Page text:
Overturning the results of a fair and democratic election should not be easy.

      Reply
  3. Grant G

    More Wildrose games. 20% is waaaay too low to overturn an election result. Shame on Aheer for this undemoctatic Bill.

    Reply
  4. Kerry Lanny

    Brian Jean is rich. Will he pay for all the unnecessary byelections? Each byelection would cost $250,000.

    http://www.calgarysun.com/2015/05/13/alberta-taxpayers-cant-afford-another-costly-byelection-in-calgary-foothills-and-they-shouldnt-have-to

    http://www.cbc.ca/news/canada/calgary/jim-prentice-should-pay-for-calgary-foothills-byelection-says-taxpayers-group-1.3067568

    Brian Jean should do the honourable thing and cover the $250,000 cost himself if he thinks this is a good idea.

    Reply
  5. David

    We have elections approximately every four years and there are actually many good reasons for this.

    A government should be judged on its complete record and it takes time for a new government to implement its plans. Also there are economic ups and downs that can last for a few years, so we should not just judge a government on how things are going at one particular moment, but over a full economic cycle. Also, good governments should be able to focus on governing and not have to be in perpetual election mode.

    I might support recall if the government did something terrible and the threshold was very high, like 50% or 2/3’s, but 20% is ridiculous. Is this an early April fools joke?

    It is funny how the losers of elections sometimes propose things like this. People who do not like the results should not demand another election right away. There is a term for these people – sore losers. If the official opposition wants to be taken seriously, they should not act like sore losers.

    Reply
  6. Enlightened Savage

    Thanks for this, Dave. I wrote about the 20% threshold Wildrose was championing a year ago, using the 2012 election results as an argument against.

    Having gone through the 2015 results and looking at them through the lens of Bill 206 having been theoretically in force, there are 3 MLAs – all of them Wildrose – who could have been immediately recalled on May 6th provided the candidate who finished in second place ponied up $5,000 and tracked down their voters to sign the recall petition. This essentially gives campaigns a “Mulligan”, to use the golf term: Our GOTV could have been better, the voters now know who formed government, let’s take another shot at it.

    Further, another 72 MLAs could have been recalled immediately if all those citizens who voted for their opponents got together and signed a recall petition. That’s without any engagement from anyone who didn’t show up on Election Day.

    This isn’t a way, as Aheer claimed on the radio this morning, to hold MLAs accountable in between elections. It’s a way for well-organized and well-funded parties to try and take seats and momentum away from their opponents, and to target and eliminate MLAs they find irritating. It creates a culture of fear similar to the US “Primary” system, where rather than actually governing, MLAs will have to constantly be fundraising and glad-handing, worried that they’ll be subject to recall at any moment. And while they’re in Edmonton trying to do the people’s business in relative obscurity, the person gunning for their job is going to be raising money, whipping local voters into a froth and door-knocking all over the place.

    Set the bar at over 50% of eligible voters. If an MLA has gone so completely off-the-rails that they obviously need to be replaced, 55 to 60% signing the petition should still be achievable.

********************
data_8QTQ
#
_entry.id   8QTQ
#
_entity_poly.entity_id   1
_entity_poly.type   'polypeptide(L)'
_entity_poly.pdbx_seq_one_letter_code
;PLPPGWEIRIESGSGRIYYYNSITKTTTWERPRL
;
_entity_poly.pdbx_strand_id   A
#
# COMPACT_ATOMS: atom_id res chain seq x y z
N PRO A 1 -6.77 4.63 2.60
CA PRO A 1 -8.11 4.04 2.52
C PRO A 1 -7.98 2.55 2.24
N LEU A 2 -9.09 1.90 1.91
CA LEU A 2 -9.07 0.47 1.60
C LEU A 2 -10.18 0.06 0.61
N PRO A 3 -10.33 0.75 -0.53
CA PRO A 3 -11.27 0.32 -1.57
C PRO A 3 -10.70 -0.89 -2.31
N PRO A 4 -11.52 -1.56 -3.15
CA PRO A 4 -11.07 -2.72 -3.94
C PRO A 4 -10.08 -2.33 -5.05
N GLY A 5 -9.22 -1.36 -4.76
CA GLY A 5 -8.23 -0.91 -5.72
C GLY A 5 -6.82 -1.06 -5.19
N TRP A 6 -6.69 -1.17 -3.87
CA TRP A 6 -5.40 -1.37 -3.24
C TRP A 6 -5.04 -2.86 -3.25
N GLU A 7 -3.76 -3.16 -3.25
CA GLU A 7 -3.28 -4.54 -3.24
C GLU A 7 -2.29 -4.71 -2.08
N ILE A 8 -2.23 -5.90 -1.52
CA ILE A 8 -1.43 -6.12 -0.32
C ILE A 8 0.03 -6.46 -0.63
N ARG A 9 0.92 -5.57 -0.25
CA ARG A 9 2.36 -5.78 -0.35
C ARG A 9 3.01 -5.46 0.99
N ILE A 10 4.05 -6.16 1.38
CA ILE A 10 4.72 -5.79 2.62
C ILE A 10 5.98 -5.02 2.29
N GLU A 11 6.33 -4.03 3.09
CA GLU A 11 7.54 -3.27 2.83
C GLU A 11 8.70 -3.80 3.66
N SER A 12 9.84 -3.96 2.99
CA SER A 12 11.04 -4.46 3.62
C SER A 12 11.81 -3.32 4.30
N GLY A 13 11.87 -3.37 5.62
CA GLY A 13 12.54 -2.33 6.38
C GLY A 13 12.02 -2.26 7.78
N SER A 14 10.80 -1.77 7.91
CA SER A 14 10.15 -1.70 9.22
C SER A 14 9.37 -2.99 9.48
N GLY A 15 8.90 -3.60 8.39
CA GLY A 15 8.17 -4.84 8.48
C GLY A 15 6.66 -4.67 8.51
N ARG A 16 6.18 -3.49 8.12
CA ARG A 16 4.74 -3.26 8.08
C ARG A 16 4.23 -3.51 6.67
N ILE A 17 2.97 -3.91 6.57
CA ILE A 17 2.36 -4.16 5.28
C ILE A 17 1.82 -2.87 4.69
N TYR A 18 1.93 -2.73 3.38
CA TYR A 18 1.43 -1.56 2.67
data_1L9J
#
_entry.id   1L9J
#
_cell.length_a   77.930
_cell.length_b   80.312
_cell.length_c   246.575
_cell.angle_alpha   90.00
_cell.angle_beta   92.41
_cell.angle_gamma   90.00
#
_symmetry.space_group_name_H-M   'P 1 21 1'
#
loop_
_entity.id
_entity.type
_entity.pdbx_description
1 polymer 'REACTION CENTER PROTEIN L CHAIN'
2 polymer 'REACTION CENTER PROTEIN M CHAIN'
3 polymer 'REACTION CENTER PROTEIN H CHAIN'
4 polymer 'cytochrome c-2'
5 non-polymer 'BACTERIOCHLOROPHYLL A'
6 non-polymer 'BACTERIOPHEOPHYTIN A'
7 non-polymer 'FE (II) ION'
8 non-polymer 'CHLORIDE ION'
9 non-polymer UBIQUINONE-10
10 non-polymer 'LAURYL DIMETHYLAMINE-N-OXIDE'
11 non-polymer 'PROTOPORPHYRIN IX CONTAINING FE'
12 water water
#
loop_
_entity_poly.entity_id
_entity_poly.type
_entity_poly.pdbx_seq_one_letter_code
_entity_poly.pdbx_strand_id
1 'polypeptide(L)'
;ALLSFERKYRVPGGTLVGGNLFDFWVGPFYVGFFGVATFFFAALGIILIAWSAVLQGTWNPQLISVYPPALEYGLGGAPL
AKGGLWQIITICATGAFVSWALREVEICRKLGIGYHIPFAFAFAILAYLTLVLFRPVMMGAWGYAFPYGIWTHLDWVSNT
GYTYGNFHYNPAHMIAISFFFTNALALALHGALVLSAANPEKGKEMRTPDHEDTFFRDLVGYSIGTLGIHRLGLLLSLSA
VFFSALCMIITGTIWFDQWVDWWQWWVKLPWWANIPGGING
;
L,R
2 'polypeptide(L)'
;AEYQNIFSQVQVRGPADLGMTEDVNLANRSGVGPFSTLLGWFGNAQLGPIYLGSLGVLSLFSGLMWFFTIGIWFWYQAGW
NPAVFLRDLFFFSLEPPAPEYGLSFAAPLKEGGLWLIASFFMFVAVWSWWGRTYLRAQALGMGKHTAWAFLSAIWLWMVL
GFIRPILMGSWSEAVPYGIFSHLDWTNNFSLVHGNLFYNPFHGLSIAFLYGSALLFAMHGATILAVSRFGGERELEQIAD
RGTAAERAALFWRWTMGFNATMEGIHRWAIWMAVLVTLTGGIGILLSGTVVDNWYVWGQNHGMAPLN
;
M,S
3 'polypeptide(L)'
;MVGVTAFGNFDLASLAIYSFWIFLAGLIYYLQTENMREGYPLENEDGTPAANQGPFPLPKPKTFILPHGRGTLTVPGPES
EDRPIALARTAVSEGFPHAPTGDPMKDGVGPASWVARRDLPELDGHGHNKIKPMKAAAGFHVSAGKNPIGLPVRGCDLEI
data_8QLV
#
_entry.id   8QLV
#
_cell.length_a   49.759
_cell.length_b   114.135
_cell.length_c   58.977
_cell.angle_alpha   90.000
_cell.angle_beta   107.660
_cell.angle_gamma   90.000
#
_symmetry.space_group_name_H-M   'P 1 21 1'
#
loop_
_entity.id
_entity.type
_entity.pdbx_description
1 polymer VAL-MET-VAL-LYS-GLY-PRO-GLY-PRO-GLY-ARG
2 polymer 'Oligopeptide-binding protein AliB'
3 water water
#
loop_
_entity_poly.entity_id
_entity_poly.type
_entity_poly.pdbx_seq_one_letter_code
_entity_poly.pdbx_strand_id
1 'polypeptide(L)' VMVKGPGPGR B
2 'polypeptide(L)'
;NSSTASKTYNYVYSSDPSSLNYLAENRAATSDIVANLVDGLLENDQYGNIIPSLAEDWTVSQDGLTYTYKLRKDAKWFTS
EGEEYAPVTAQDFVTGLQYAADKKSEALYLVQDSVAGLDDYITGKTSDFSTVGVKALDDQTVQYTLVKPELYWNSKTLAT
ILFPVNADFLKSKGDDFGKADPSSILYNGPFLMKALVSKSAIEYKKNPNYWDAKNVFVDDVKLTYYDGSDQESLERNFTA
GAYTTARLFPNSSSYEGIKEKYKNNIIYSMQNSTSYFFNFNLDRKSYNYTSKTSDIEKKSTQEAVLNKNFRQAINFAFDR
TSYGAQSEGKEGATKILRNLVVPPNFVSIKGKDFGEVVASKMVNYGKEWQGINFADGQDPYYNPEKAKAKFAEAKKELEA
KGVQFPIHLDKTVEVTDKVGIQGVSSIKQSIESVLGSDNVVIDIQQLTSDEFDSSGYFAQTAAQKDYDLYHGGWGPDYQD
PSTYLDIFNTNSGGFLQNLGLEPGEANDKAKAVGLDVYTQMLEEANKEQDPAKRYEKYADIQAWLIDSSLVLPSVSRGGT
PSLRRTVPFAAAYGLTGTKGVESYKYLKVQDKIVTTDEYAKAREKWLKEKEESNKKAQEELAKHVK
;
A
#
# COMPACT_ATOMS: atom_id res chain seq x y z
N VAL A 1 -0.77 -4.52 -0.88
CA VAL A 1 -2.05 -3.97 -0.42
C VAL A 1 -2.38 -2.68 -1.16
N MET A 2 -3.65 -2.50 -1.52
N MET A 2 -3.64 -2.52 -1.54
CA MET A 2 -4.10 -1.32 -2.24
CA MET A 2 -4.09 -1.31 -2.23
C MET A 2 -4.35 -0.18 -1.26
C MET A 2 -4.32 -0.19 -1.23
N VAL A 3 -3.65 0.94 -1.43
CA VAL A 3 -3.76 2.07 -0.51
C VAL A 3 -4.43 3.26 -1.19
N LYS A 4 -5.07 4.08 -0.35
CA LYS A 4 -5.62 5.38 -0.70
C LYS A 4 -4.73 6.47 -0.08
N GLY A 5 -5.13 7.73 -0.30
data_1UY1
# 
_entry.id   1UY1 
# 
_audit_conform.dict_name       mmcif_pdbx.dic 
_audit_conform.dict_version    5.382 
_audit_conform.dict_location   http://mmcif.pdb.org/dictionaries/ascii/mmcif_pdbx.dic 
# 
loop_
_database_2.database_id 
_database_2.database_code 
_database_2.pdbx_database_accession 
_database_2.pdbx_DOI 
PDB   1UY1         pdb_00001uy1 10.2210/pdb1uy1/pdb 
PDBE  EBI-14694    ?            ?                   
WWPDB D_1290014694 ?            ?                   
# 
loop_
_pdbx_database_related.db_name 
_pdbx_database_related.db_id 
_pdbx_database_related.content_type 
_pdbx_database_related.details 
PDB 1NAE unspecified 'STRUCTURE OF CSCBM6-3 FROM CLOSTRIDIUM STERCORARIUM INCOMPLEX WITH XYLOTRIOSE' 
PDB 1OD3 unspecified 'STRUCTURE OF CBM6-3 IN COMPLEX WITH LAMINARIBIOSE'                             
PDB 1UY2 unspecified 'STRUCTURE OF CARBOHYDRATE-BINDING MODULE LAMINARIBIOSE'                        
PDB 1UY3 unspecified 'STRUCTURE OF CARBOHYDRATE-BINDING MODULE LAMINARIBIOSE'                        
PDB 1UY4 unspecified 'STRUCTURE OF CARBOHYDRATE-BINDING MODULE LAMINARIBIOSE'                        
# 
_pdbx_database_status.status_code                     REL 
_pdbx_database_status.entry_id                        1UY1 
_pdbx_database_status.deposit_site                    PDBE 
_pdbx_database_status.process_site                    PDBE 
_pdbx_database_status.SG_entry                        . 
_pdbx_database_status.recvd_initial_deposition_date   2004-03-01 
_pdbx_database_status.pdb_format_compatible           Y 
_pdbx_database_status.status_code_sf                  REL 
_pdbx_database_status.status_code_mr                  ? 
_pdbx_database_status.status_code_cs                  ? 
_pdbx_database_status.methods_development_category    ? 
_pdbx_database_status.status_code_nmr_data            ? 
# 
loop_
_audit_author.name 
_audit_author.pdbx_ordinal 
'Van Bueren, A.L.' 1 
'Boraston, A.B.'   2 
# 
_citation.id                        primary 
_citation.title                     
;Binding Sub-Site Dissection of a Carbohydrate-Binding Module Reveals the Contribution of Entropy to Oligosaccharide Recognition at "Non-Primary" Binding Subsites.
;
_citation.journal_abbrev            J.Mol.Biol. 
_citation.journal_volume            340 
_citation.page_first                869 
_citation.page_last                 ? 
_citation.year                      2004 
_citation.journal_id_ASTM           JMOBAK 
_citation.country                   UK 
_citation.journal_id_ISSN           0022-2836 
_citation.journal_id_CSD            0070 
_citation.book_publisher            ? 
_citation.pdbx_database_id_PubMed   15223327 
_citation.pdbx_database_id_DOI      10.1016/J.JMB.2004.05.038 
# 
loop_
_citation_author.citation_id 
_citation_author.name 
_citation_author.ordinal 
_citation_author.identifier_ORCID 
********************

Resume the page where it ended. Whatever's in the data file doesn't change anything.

26 of the people sitting the Legislature right now got less than 20% of eligible voters to mark an “x” next to their name. Not a single one got a majority of eligible voters. But we shouldn’t let an MLA elected by a plurality of 35 or 40% of eligible voters be summarily fired, lose their salary and have to fight for their job again because 20% didn’t like the job they were doing, or because the runner up has cash left over and a good voter ID list.

    Reply
    1. Dave Cournoyer Post author

      Thanks for the comment, Barry. Voter turnout from the previous election is irrelevant. If we are going to have recall in Alberta, it should require more than 20% support from eligible voters. Overturning the results of a fair and democratic election should not be so easy.

      Reply
  7. Érnie

    Looks like the left-wing Dave Cournoyer is again afraid of basic democracy. Albertans have tired of socialism Dave…

    Reply
  8. Barry

    Yes 20% does seem low but I hate seeing the economics and heritage of our province being destroyed while someone thinks they’re doing a good deed. Maybe they should raise the percentage and make the constituency pay for the by-election with donations and keep government money out of this so it won’t effect the tax payer one bit and nobody can complain.

    Reply
  9. David Foster

    Dave, you have some fair criticism of the details of the bill but you have to admit also that recall legislation has been a success in BC. Over the past 20 years only a couple of BC MLAs came close to being recalled and they both resigned before the by-election could happen. It’s a way to deal with an MLA who has acted irresponsibly and become widely unpopular.

    Reply
  10. Jerrymacgp

    Recall is a threat to good governance. From time to time, MLAs might be called upon to vote on matters in which the greater good of the province as a whole is at odds with the narrow parochial interests of their own constituency. Recall would punish them for doing so, and could threaten the health of our democracy, by making our elected representatives afraid to make the tough choices.

    All in all, it’s a bad idea.

    Reply
  11. David

    Again, some the right wingers are very sore losers! The (Progressive) Conservatives governed Alberta for many years without recall legislation and this did not seem to be a big issue. Now right after a left wing party finally gets in, some of the bitter the right wingers just can’t seem to accept it.

    Reply
  12. Rural gal

    What is the mechanism? Do we have to live with an MLA or cabinet minister of whatever party when the person is not doing their job? If you are an employee who was hired and not doing your job, you get recalled ( fired) and the search goes out for a better candidate.